BRIDGEPORT— The image of pruning a vine is key to understanding our essential lifetime task as disciples of Christ, Bishop Caggiano said during his online Mass on the Feast of St. Francis of Assisi and the 27th Sunday in Ordinary Time.
Reflecting on the parable of the vineyard owner and ungrateful tenants from the Gospel of Matthew (21:33-43) the bishop said that the same God who plants us in his soil and nourishes us also requires that we undergo pruning “in order to bear lasting fruit.”
The bishop cautioned that while most of us understand the need to remove sin from our lives, we are often unaware of the need for another deeper level of pruning that “goes to the core and is more difficult to endure.”
“We must prune away opinions, ego, agendas—things we may make out to be good but that also make the vineyard wild and won’t produce fruit as we are designed to do in Christ.”
“Dying to ourselves so that Christ can live in us and shine through us to the world is a lifetime project of grace and spirit that requires fortitude and perseverance from you and me,” he said.
This radical pruning is possible because Lord give us his teachings and even his forgiveness if we ask, the bishop said.
He began his homily by noting that Fall was his favorite season as a boy, not simply because of the beautiful foliage but also because it was a time of family ritual.
At home in Brooklyn, he and his mother prepared and filled 250 bottles of tomato sauce, while his father made wine for the coming year and pruned the grapevines in late October.
However, the image that really stayed with him was the backyard vineyard of a boyhood friend and how radically the boy’s father pruned the vines.
The bishop said he was struck by the seasonal ritual and “the excessive, even savage pruning” that left only the stem and a few branches.
“All the rest was cut away leaving a boy to wonder if he went too far, if the vine was dead.”
Noting that Sunday was also the Feast of his patron, St. Francis of Assisi, Bishop Caggiano said that St. Francis joyfully underwent radical pruning in order to find more fulness in the life of Christ.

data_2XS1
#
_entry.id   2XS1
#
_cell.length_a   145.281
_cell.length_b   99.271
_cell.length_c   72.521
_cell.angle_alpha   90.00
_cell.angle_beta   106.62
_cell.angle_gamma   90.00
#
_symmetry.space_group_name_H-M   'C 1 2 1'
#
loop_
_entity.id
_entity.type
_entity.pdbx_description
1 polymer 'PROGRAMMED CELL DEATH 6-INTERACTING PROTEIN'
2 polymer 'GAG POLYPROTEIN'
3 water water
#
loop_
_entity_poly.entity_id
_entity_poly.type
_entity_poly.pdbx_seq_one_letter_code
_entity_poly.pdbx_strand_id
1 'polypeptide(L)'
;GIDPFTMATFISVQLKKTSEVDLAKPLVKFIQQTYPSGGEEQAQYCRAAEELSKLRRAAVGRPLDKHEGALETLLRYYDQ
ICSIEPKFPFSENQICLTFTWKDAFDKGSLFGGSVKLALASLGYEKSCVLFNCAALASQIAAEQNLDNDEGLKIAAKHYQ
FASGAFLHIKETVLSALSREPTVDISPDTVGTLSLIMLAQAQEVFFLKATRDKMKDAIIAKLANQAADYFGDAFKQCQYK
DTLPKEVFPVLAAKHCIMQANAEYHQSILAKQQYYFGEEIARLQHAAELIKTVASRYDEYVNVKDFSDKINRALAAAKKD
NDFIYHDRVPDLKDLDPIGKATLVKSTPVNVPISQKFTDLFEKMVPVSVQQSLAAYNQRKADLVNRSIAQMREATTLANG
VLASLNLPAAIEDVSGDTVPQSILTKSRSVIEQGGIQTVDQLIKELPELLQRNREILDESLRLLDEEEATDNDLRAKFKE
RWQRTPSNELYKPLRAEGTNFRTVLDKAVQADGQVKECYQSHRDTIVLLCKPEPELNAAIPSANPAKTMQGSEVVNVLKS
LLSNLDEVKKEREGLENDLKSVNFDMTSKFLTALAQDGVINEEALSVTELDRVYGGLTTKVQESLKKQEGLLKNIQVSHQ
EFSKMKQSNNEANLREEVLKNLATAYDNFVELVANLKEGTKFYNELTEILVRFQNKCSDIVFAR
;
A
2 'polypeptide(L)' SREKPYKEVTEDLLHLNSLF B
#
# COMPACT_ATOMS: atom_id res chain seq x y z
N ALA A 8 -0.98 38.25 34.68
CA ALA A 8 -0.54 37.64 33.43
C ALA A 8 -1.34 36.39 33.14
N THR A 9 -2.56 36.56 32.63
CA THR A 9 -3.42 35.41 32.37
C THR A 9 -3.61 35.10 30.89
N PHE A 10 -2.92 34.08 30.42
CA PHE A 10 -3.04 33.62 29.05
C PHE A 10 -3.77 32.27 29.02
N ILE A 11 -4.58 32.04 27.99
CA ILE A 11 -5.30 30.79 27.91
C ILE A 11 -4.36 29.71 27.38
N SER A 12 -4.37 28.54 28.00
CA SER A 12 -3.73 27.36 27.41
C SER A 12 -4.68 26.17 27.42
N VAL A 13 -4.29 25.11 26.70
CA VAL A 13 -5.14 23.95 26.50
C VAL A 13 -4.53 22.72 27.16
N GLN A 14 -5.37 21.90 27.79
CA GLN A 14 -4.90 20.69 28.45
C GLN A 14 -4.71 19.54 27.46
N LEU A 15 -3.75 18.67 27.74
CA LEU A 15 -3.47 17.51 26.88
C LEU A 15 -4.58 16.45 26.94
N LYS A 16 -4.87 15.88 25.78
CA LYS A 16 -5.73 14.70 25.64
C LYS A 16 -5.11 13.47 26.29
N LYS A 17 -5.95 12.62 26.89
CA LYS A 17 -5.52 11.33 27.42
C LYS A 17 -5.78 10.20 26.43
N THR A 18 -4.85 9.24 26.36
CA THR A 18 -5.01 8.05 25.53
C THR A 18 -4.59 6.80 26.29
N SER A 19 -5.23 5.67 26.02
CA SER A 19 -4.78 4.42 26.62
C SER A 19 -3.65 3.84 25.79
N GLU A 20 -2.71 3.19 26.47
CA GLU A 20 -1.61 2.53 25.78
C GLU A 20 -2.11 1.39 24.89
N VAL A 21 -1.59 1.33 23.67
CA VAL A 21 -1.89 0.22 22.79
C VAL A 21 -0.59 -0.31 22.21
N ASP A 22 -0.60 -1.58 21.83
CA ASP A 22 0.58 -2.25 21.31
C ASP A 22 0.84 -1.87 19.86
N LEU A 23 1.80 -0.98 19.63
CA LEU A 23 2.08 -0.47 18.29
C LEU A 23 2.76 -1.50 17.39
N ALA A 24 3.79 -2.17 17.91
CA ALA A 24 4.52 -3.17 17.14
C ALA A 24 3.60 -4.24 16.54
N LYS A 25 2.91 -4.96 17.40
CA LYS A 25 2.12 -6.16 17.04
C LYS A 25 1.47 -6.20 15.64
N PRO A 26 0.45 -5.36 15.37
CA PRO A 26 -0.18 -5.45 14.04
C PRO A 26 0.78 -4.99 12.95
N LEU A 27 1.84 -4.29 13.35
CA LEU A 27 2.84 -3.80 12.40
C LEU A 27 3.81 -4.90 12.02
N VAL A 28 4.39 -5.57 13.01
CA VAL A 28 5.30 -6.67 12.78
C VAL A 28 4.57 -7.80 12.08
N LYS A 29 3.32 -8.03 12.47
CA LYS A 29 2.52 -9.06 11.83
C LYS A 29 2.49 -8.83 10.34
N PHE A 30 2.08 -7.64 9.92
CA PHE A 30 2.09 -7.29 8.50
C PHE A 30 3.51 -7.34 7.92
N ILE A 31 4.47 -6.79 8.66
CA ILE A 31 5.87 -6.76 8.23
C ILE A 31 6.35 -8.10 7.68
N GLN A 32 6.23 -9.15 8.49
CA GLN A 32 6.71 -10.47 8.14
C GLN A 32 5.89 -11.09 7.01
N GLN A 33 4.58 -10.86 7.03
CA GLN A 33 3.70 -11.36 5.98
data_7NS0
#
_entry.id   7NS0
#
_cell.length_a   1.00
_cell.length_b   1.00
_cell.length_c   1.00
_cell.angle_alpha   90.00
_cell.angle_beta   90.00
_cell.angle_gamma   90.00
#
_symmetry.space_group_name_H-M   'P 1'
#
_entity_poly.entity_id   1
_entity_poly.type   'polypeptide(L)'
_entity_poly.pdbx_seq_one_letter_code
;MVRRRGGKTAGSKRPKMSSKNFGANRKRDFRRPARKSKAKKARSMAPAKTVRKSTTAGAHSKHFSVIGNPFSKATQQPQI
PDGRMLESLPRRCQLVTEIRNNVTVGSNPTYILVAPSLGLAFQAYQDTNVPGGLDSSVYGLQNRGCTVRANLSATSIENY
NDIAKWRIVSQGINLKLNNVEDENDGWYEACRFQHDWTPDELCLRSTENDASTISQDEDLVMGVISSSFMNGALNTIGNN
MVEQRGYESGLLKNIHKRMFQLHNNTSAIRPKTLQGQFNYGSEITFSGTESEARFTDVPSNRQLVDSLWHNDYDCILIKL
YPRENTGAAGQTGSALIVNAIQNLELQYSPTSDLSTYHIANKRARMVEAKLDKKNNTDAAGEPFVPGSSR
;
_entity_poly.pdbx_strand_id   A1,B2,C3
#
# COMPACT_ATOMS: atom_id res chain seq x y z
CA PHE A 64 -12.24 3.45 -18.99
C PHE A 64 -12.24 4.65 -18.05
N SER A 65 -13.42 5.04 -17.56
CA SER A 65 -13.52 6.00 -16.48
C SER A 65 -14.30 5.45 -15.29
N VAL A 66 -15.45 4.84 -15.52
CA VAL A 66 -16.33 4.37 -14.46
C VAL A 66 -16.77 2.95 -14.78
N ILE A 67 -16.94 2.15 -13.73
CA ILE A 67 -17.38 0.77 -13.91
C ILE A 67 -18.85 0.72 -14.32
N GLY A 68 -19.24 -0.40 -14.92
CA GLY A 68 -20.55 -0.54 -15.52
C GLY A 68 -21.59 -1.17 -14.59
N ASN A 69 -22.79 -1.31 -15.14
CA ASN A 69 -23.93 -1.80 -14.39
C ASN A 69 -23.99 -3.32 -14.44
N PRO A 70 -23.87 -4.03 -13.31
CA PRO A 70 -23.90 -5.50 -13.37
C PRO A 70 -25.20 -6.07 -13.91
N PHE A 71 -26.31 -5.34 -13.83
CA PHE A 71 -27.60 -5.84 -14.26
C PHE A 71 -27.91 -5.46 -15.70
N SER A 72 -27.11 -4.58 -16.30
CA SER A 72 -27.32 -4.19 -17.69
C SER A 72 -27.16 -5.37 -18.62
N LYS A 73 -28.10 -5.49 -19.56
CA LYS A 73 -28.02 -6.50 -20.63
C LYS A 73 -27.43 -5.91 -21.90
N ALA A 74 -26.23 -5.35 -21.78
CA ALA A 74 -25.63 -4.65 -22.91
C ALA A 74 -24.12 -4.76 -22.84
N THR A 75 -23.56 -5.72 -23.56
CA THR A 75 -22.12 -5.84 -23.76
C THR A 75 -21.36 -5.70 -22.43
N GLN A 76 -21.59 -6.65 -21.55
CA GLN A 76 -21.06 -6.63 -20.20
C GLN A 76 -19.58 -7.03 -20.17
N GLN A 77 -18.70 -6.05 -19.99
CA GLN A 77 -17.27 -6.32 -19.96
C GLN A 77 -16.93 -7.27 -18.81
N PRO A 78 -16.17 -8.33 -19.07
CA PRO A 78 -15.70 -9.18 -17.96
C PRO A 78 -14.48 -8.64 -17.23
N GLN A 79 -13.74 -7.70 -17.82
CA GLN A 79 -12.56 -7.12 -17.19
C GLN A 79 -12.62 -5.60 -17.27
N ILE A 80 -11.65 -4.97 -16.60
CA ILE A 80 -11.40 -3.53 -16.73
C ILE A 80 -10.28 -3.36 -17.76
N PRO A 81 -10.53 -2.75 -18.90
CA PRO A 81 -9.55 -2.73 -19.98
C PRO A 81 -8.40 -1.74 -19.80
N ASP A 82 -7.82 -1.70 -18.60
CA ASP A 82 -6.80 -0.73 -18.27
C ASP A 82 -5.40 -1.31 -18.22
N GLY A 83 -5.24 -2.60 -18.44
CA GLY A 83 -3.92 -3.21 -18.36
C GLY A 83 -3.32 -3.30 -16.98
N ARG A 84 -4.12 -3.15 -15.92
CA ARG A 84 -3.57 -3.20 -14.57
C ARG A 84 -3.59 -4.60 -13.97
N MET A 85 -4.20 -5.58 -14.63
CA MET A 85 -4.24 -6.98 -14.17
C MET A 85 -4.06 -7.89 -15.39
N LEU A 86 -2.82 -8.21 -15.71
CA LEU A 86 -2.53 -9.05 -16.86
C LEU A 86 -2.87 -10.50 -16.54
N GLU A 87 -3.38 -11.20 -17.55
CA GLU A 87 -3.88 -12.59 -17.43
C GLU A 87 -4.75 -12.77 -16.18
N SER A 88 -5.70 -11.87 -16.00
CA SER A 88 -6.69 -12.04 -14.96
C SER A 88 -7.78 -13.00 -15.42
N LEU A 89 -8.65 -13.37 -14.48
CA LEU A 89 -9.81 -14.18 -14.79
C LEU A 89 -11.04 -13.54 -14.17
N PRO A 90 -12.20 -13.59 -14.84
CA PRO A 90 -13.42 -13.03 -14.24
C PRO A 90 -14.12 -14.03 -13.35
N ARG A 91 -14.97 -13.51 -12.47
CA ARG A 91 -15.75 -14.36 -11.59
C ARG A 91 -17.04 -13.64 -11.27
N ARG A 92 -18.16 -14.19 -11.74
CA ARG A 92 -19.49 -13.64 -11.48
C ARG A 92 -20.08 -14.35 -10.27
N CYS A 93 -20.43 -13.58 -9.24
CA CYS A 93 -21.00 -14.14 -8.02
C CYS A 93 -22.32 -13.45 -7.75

Describing St. Francis as the man “ who perhaps next to Paul had the greatest impact on the life of the Church since the Ascension of our Lord into heaven,” the bishop said Francis was born into a life of pleasure and privilege as the son of a wealthy merchant.
“Yet he renounced all he had and allowed himself to be pruned of everything, even his clothing so that he could stand naked before the Lord.”
The spiritual journey of St. Francis has captured the imagination of religious people across the world and he has become a symbol of one who was “voluntarily and joyfully pruned by the Lord,” he said.
“While it may seem that Francis had nothing left, the truth is he had everything,” the bishop said. “What was left was not a shell but a shining example. Francis’s ego had given way to Christ who is master of all things, even death itself.”
The bishop said we all struggle at times and think that we can’t give everything up, but it will come back to us one hundred fold because we will become the vineyard that bears fruit.
“The spiritual challenge for you and me is to place ourselves at the feet of the Master who has come to prune us and give us life.”
At the end of Mass Bishop Caggiano invited all people throughout the diocese to join in the Sunday Family Rosary at 7:30 pm. He said the Rosary “is designed to gather families together, strengthen their faith, and offer their intentions together throughout our diocese and beyond.”
For more information on the Sunday Family Rosary, visit: https://formationreimagined.org/sundayfamilyrosary/